Renewable sources of energy can help mitigate global warming. One of the most significant drawbacks of renewable energy is the disparity between supply and demand. Geological hydrogen storage is a way to overcome this imbalance as it provides a way to store hydrogen as a source of energy and reproduce it during periods of energy shortage. Hydrogen can be then be stored either in depleted gas reservoirs or in deep saline aquifers. A high concentration of hydrogen in the subsurface can trigger its consumption by in-situ microorganisms. That is why it is essential for us to understand the microbial metabolism of hydrogen. Although microbial consumption of hydrogen is known from the literature, a quantitative assessment that shows the extent to which the consumption takes place is somewhat lacking. In this study, we investigated in the first place the main influencing parameters of in-situ hydrogen conversion, namely hydrogen conversion into methane (CH4) when it is co-injected with carbon dioxide or when CO2 is already present in the medium, a process known as methanation. It is known that methanation and sulfate reduction (a process in which hydrogen is transformed into hydrogen sulfide (H2S) in the presence of sulfate) are some of the major microbial metabolisms happening during hydrogen subsurface storage. In the next step, we studied the plume migration of injected gas to investigate the presence of sweet spots for hydrogen, carbon dioxide, and methane. This was followed by an interpretation that estimated the time step at which a steady-state flow for each gas is achieved. After that, we considered different reservoir conditions under which hydrogen can be stored, and we estimated the recovery rates of hydrogen, methane and hydrogen sulfide. In our last step, we investigated the influence of microbial population growth on rock porosity and permeability by numerical simulations.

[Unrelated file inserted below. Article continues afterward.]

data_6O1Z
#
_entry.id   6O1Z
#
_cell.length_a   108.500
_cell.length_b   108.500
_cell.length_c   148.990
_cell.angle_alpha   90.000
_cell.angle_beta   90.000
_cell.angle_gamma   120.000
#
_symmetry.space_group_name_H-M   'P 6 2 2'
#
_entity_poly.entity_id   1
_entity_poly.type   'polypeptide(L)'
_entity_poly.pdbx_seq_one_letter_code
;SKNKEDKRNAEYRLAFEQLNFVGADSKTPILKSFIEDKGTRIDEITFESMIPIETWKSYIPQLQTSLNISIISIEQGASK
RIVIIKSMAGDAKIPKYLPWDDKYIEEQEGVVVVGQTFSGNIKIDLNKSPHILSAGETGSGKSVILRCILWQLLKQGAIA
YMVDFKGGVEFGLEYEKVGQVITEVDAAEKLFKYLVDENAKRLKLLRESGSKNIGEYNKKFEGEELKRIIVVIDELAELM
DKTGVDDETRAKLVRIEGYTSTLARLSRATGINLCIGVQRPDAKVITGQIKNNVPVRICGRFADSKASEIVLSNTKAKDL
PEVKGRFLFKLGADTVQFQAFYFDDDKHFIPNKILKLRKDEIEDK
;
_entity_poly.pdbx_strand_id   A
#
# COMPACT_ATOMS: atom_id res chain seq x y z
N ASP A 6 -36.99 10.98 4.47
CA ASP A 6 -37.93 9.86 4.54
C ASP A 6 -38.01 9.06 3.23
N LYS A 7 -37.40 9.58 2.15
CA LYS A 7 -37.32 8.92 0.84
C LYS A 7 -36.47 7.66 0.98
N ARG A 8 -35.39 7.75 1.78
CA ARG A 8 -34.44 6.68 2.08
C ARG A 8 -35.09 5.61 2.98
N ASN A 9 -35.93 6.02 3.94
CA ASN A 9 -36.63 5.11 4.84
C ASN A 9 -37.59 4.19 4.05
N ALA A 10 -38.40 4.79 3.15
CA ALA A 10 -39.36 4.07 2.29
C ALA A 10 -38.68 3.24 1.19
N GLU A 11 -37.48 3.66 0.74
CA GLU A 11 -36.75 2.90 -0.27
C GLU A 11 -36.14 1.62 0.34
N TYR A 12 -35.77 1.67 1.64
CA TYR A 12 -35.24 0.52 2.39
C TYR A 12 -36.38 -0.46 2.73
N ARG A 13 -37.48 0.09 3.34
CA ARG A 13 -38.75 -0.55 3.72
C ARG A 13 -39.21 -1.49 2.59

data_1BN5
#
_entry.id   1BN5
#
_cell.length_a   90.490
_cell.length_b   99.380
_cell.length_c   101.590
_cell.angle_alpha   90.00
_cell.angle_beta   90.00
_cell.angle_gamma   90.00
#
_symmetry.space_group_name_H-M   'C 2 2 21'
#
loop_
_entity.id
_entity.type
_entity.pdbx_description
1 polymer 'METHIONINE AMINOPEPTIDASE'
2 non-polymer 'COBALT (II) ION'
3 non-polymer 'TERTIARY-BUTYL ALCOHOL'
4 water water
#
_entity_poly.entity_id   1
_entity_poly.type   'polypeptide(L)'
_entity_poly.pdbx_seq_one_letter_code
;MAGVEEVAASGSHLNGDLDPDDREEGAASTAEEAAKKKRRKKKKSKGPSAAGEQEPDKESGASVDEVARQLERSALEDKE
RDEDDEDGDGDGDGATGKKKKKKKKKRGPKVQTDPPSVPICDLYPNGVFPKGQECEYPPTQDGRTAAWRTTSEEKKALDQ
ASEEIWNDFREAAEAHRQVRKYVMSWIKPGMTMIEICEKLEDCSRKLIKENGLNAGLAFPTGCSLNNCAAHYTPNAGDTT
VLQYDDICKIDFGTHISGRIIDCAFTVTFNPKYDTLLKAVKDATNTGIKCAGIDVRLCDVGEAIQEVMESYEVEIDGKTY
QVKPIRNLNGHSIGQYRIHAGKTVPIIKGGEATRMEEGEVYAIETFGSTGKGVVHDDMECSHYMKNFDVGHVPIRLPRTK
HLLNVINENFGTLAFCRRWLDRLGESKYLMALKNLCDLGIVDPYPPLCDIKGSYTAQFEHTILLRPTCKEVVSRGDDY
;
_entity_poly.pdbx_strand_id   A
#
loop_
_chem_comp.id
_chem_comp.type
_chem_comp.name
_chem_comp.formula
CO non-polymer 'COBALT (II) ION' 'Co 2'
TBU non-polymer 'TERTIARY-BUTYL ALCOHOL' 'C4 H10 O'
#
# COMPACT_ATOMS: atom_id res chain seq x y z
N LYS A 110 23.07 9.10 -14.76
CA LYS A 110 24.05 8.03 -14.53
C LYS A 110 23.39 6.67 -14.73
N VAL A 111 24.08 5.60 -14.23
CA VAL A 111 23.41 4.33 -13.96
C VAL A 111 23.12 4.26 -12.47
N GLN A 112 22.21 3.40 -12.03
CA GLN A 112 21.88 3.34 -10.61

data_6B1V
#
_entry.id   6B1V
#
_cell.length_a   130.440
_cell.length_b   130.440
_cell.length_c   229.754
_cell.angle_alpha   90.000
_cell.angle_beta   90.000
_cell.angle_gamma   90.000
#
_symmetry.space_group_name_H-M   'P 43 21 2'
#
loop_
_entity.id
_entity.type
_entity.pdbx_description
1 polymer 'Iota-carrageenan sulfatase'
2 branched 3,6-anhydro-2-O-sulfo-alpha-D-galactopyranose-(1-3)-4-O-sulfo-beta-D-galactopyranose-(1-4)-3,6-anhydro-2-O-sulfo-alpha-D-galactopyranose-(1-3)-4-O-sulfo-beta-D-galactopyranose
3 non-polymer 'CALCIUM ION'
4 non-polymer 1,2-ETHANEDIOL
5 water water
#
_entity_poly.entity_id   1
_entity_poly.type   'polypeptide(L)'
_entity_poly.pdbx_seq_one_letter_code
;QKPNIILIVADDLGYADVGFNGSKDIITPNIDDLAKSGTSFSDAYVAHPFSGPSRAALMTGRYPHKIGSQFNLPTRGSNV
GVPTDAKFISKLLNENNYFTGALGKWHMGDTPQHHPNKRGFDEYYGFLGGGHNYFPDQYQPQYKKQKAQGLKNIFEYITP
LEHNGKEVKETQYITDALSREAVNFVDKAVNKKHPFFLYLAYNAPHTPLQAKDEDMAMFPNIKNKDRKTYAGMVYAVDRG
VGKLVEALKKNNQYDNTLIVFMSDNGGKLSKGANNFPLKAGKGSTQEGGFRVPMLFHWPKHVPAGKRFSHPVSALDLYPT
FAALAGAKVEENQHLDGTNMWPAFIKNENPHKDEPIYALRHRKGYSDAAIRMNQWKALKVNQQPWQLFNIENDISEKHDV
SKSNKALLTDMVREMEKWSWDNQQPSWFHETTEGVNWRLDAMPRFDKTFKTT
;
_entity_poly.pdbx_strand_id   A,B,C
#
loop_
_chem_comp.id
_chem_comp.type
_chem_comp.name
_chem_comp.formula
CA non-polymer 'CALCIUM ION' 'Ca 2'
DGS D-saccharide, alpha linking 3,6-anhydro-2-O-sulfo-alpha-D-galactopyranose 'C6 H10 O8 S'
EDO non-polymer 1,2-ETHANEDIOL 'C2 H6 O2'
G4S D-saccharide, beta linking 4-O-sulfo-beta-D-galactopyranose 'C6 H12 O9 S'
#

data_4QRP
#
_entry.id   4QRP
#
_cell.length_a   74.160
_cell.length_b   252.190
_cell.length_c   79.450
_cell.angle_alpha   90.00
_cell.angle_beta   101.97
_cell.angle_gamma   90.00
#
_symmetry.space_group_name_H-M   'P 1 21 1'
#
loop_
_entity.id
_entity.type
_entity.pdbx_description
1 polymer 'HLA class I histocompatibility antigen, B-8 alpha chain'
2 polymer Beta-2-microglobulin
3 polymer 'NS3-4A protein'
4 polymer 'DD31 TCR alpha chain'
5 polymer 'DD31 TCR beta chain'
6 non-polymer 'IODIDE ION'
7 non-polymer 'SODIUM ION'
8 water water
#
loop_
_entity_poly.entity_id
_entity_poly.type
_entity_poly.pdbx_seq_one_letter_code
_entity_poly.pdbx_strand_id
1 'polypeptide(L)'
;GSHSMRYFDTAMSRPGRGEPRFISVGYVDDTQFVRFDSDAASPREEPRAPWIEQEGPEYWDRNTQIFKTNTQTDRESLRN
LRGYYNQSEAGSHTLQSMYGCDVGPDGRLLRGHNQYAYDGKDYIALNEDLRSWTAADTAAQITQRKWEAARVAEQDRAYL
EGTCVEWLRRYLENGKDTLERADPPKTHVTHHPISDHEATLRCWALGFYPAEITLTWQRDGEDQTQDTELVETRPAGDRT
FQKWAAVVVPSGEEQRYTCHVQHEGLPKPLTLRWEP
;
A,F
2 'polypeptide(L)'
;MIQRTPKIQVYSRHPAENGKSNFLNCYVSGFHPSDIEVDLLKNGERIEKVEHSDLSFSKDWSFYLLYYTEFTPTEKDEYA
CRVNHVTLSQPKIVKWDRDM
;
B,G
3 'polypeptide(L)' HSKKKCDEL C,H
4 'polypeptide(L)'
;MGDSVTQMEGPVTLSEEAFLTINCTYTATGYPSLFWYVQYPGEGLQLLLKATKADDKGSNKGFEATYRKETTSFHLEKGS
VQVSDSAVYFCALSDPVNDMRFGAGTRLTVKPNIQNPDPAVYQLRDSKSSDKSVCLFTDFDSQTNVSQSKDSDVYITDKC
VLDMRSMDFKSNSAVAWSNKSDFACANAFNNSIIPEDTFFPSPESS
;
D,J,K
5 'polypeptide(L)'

|Translated title of the contribution||Numerische Untersuchung der geologischen Wasserstoffumwandlung|
|Award date||8 Apr 2022|
|Publication status||Published - 2022|
Bibliographical noteno embargo
- Underground storage
- Microbial hydrogen consumption